BoifromTroy was out at a California League of Conservation Voters meeting and swears he heard L.A. councilman Antonio Villaraigosa, the John Kerry campaign co-chair, say:
"After all, let's face it. Is anyone excited about electing John Kerry or do you really want to defeat George Bush?"
Richard Rushfield scourges the LA Weekly for ignoring Hollywood in its news pages, writing that you "see 25 mentions of John Ashcroft for every Michael Eisner." ("Nikki Finke's column is the exception that proves this rule," he adds.) In the following Weekly description of a premiere party, where others might just see a writer going for color he sees "sophmoric Marxist analysis:"
The post-movie bash was an all-out Hollywood splurge staged with that old adage in mind — you’ve got to spend money to make money. And spend they did on costumed guards, elaborate film props, buffets, shrimp bars, booze, coffee kiosks, and decadent desserts galore. It was a trough.
Mark A.R. Kleiman comments on reports that American soldiers at Abu Ghraib abused at least one teenaged Iraqi boy to get his detainee father to talk. Politics in the Zeros notes that Seymour Hersh has seen images of "horrible things done to children of women prisoners, as the cameras run."
Steve Smith on The Funeral:
After a week of relentless hagiography, and genuinely classless and buffoonish antics by the media and my fellow citizens, I would be remiss if I didn't point out how genuinely moving the private ceremony at the Reagan Library was this evening...Anyone who has ever lost a family member or friend (and I would assume that would encompass almost everyone reading this post) can appreciate the dignity and charm the Reagan children revealed in their eulogies for their father.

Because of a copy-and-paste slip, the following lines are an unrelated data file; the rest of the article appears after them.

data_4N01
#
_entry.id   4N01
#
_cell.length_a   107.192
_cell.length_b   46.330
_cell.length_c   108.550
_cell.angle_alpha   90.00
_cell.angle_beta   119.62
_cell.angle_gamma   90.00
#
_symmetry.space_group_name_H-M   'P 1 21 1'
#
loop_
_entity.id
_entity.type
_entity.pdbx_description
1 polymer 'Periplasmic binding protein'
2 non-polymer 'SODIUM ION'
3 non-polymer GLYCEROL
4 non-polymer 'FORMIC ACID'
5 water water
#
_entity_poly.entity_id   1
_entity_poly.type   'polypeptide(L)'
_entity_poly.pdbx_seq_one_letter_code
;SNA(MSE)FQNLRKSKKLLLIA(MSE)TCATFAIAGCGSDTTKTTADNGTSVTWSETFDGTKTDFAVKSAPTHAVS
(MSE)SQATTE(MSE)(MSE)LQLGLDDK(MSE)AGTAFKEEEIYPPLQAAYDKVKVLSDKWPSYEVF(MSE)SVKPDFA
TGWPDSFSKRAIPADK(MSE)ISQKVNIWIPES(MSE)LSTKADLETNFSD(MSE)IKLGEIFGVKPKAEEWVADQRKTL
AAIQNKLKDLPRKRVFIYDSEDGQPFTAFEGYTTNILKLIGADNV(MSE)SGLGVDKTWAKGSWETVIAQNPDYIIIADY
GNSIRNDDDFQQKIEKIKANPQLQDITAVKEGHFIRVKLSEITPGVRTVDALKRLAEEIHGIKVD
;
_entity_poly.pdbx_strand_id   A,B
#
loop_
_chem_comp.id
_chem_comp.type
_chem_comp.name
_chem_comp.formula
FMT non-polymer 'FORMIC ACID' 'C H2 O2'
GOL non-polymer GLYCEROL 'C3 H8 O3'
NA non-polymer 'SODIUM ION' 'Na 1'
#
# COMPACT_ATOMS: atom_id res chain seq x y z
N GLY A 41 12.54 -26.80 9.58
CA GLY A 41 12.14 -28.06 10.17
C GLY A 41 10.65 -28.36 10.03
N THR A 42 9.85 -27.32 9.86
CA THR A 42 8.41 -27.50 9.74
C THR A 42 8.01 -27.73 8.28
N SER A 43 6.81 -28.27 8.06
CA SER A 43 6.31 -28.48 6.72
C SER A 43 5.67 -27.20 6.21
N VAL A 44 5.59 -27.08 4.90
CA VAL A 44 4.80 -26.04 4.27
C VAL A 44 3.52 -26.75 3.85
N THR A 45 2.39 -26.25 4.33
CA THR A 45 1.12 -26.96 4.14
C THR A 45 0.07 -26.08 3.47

When Joseph Mailander worked for Reagan:
I didn’t expect to meet Ronald Reagan the very first day of the job. But Marko sprung him on me. There he was, the Governor, the candidate, sunning himself by his pool in Pacific Palisades, sitting on a patio chair, pouring over a campaign brief. He got up and came to the gate and said, “Hello Marko,” and I was introduced—twenty-two-years old, fairly freshfaced, recognizably Californian but probably not in any other way—as the guy who would be doing the “run”—from HQ to CFTR to D&H to “the residence”—Reagan’s residence at 1669 San Onofre, going forward. Reagan, standing there in swim trunks, looked me over and flashed that smile that took everyone in. That was it, right there, that was all it took—I may not be there politically, but I could swear loyalty, unflinchingly, to that winning smile.
Rand Simberg asks in the context of Reagan and Alzheimer's, "Suppose we had a way of preserving brains, in some kind of suspension?"
We don't know yet how to transplant them, or how to reverse the progress (if that's the right word) of Alzheimers, but we could remove the brain and put it in stasis in the hopes that the future will both find a cure and the technology to replace it.
If the brain is the seat of the identity and the person, why wouldn't it make sense to do such a preservation before the brain deteriorated, and the individual was lost forever to information death? Why would, or should, such a procedure be illegal (as it currently is)?
Drain Bamaged advises: Never eat an entire bag of Pixie Stix by yourself.